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In the Castle of My Skin

This book can be downloaded and read in Apple Books on your Mac or iOS device.


In a sleepy fishing village in 1930s Barbados, nine-year-old G. leads a life of quiet mischief. While the village lies tranquil in the shadow of its English landlord, Mr Creighton, and his towering house on the hill, G. makes his own fun, crab catching, teasing preachers, and playing among the pumpkin vines. Yet from this world of boyish pursuits, the precocious G. finds himself slowly awakening to strange goings-on in adult society. All around him, sudden bursts of violence-a devastating flood on the morning of his birthday; the headmaster unduly flogging his schoolmates on Empire day-hint at a brutality and destruction lurking beneath the apparently peaceful order things.

As the mounting wrongs of the present drive the villagers to rise up against Mr Creighton, the fissures in the façade of his Barbadian 'little England' begin to crack open, laying bare the central, bruising secret at the heart of their shared past. And as the world he knows crumbles before his eyes, G. is spurred ever closer to a life-changing decision, to secure his own freedom as he moves into adulthood.

Poetic, unsettling, this classic coming-of-age novel is a story of tragic innocence, as a poor village boy comes to consciousness amid the collapse of colonial rule in mid-century Barbados.

From Publishers Weekly

04 March 1991 – Though this acclaimed Jamaican poet spent a good part of her life in the U.S., this is the first time her work has been available here. She makes it abundantly clear that her ``roots are african,'' and she might best be described as a cultural feminist: ``We are the women / with thread bags / anchored deep in our bosoms / containing blood agreements / silver coins and cloves of garlic . . . '' The poems' speakers continually seek out nature's power: birds are ``the soul's symbol''; ``Asi itra is not sure / I deserve to have / close contact with her / because she is star / and I'm only me.'' From its opening pages, we see the poet's obsession with naming--whether in the names of cities where slaves have taken root or in three poems that attempt to find names for God. Peace, both inner- and outer-directed, is a constant theme as well. There are poems for Rosa Parks and Winnie Mandela, but as the volume progresses, the concerns grow increasingly spiritual and less directly political. Goodison's use of dialect (especially in the early poems) might be a bit difficult for readers unfamiliar with the culture, but her strong sense of rhythm helps carry her message.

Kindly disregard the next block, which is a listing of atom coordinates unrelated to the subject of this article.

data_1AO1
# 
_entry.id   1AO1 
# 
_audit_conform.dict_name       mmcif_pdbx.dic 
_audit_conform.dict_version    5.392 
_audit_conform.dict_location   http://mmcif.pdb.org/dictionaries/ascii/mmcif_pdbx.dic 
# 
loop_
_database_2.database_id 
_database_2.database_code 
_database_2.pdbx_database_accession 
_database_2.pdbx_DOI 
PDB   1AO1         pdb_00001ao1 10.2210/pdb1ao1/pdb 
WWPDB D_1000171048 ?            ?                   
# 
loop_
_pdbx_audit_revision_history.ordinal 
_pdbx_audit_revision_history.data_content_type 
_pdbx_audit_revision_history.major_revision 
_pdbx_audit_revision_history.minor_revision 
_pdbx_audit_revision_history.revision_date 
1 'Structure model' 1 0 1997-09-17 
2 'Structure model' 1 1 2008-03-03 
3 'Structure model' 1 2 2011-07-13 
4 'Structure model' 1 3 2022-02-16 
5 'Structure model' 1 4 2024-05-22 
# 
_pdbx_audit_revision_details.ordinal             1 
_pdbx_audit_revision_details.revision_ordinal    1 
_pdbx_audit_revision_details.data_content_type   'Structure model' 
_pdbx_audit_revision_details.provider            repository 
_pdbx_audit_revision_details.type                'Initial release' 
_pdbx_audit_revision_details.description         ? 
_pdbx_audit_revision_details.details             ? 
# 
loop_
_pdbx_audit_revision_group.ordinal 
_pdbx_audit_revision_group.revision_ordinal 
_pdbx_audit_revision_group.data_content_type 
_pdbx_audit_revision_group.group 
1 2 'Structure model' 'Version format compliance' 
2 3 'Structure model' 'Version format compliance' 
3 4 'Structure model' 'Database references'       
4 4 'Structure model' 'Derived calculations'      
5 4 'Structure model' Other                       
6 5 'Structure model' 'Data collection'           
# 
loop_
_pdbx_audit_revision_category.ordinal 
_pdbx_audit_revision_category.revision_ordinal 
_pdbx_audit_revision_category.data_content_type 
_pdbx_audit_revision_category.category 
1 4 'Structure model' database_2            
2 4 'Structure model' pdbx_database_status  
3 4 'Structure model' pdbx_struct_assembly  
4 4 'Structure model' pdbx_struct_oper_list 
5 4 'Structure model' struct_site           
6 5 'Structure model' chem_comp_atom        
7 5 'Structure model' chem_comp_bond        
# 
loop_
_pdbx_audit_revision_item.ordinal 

In the Castle of My Skin
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  • £4.99
  • Available on iPhone, iPad, iPod touch, and Mac.
  • Category: Biography
  • Published: 25 May 2017
  • Publisher: Penguin Books Ltd
  • Print Length: 256 Pages
  • Language: English
  • Version: 1.0.0
  • Requirements: This book can only be viewed on an iOS device with Apple Books on iOS 12 or later, iBooks 1.5 or later and iOS 4.3.3 or later or a Mac with iBooks 1.0 or later and OS X 10.9 or later.

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